What the American Rescue Plan Does Not Include
- Unlike the CARES Act, there is no relief for Require Minimum Distributions for 2021.
- Although including a Federal minimum wage hike was debated, it was not ultimately included in the ARPA.
- Another element debated on that did not make its way into the bill was student loan forgiveness.
Other Miscellaneous Details
- Under normal circumstances, some student loan debt is taxable income in the year that it is forgiven or discharged. A temporary provision in the ARPA excludes such debt from income between 2021 and 2025.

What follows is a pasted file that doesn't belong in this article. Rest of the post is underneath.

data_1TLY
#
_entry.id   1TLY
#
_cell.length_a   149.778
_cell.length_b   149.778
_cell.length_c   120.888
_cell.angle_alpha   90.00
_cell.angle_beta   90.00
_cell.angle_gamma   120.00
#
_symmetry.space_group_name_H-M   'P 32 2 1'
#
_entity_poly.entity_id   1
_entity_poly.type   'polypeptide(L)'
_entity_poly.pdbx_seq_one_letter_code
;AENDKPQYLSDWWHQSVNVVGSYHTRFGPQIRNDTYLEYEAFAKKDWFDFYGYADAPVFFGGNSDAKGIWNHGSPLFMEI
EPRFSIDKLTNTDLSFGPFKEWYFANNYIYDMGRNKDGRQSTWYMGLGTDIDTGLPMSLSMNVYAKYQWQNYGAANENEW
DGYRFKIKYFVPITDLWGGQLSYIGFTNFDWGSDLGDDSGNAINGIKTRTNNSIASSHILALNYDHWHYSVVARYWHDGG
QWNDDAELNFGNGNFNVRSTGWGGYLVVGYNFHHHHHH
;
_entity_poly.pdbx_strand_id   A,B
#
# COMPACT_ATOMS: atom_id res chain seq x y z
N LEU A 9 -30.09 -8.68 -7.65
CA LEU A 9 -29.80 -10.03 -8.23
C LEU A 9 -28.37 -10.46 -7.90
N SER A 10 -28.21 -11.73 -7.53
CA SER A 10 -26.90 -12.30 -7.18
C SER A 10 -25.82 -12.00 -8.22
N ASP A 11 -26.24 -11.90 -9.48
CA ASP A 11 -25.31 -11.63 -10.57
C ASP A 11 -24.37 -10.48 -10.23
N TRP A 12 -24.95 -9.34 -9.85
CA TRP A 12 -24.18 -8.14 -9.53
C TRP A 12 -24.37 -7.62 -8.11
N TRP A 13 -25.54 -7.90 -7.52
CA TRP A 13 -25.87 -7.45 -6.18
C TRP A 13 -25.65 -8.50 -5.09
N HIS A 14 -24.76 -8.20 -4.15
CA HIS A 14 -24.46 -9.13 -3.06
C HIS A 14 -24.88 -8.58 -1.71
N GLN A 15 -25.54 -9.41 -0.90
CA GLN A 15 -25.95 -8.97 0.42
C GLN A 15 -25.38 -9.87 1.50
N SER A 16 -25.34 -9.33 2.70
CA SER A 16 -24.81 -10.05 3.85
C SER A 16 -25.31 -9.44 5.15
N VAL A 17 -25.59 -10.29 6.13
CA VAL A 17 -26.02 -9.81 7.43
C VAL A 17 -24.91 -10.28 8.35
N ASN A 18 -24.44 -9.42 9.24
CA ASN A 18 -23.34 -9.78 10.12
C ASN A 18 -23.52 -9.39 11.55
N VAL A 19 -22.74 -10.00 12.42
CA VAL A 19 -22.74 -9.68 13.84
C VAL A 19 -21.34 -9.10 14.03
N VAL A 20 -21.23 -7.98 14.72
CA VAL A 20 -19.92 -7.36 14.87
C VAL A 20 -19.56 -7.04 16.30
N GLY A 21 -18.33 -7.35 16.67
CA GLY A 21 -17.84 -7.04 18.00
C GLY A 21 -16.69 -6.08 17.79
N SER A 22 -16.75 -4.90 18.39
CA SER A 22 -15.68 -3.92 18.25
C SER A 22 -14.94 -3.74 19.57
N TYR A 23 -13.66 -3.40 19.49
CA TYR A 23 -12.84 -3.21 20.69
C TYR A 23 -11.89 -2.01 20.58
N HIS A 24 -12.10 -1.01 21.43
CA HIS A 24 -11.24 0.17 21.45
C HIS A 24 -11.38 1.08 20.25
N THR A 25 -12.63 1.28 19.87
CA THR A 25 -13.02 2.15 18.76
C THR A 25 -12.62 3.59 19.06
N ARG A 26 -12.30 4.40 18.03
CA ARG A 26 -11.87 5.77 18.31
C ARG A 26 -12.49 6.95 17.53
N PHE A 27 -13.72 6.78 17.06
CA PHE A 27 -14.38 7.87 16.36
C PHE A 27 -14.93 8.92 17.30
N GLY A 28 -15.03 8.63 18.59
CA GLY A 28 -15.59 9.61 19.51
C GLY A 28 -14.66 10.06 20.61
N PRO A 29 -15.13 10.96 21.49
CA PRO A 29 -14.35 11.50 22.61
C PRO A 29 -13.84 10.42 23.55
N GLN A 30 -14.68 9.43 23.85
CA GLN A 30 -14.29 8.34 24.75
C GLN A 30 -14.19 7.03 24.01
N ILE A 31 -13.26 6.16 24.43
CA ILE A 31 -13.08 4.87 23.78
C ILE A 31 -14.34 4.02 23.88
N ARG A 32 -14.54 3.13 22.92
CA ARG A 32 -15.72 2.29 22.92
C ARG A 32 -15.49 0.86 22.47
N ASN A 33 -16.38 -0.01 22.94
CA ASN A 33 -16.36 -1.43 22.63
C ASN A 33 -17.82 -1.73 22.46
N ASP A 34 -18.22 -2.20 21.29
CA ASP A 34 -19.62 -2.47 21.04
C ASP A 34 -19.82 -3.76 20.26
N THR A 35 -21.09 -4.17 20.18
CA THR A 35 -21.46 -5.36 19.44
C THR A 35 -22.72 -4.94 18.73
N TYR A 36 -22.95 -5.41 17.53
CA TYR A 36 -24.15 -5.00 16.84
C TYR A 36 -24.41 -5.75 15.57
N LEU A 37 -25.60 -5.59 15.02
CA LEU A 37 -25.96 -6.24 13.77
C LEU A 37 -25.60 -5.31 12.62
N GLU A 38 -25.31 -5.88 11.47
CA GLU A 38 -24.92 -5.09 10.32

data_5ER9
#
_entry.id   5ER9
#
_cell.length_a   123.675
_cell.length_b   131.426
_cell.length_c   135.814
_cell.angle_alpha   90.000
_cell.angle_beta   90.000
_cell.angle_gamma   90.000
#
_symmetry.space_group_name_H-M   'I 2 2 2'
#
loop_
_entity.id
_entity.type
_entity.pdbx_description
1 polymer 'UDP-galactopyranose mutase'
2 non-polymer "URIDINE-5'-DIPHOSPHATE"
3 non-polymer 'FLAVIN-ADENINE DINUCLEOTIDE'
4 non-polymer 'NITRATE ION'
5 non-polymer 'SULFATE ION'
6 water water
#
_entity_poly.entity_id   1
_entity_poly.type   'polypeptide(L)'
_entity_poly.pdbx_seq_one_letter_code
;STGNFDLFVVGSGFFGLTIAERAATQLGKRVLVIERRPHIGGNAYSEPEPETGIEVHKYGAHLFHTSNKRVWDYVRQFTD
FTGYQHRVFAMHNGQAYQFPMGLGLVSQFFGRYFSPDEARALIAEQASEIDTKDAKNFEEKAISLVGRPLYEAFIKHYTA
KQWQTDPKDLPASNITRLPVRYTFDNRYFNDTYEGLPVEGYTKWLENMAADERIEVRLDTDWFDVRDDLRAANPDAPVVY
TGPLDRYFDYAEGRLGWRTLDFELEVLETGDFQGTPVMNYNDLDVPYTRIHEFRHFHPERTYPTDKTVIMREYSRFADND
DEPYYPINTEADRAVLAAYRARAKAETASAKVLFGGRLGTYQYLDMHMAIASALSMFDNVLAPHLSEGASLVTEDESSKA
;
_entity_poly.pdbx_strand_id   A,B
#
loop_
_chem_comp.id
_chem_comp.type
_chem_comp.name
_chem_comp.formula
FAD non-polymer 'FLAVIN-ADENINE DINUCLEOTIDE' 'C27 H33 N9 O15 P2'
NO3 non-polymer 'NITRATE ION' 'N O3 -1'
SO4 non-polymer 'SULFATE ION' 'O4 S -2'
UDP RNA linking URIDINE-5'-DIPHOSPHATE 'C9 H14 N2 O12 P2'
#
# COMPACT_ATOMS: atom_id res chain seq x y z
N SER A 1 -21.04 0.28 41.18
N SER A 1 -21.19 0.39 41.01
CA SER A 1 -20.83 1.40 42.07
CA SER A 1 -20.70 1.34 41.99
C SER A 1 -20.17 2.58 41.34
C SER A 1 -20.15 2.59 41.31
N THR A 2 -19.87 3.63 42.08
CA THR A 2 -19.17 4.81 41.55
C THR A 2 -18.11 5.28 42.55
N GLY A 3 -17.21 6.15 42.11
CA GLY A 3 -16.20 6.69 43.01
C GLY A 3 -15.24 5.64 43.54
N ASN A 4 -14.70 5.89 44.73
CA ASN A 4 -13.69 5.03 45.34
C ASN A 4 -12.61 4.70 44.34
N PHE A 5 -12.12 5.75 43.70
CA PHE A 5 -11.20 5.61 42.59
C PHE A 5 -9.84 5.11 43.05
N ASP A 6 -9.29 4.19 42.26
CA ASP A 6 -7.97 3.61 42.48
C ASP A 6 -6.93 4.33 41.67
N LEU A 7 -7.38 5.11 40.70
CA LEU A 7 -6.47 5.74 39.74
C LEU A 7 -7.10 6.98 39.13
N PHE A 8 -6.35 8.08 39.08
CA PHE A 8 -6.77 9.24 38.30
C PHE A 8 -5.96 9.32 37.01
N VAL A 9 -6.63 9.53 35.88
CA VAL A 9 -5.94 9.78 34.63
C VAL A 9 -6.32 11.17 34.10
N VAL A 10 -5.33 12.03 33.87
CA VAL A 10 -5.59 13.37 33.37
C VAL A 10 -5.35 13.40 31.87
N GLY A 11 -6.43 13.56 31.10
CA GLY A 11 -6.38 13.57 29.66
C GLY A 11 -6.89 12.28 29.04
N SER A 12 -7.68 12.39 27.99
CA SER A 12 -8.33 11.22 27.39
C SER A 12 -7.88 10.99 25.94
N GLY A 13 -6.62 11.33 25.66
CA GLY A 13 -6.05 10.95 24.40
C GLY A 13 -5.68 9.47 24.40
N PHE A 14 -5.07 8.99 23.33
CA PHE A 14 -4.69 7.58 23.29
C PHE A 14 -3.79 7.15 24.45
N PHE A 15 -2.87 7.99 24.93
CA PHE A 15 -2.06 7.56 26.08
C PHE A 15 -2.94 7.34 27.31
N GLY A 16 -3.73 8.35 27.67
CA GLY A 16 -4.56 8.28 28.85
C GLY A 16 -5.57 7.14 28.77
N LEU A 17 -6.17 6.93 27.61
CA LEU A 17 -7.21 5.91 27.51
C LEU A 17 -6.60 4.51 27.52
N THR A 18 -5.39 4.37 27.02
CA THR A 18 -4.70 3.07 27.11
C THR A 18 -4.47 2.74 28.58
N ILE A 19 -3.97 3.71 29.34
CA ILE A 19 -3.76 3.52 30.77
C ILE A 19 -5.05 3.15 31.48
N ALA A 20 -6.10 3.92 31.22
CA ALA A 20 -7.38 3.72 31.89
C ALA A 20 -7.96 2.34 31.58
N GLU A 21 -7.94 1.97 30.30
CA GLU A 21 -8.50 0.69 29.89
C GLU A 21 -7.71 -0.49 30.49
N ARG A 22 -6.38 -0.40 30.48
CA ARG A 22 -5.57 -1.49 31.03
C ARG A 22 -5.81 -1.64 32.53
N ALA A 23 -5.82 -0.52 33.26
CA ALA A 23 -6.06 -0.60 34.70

- The ARPA has also extended the Employee Retention Credit through the end of 2021.
- The Earned Income Tax Credit (EITC) has been permanently adjusted to allow many taxpayers with children who do not meet the requirements to claim the childless EITC. The Act also lowers the age of those that can claim the EITC from 25 to 19.
The ARPA of 2021 is another massive bill with numerous provisions affecting individuals and businesses. The new rules and changes are complicated and may change as the year progresses. Please contact your Hefren-Tillotson Financial Advisor with any questions you may have.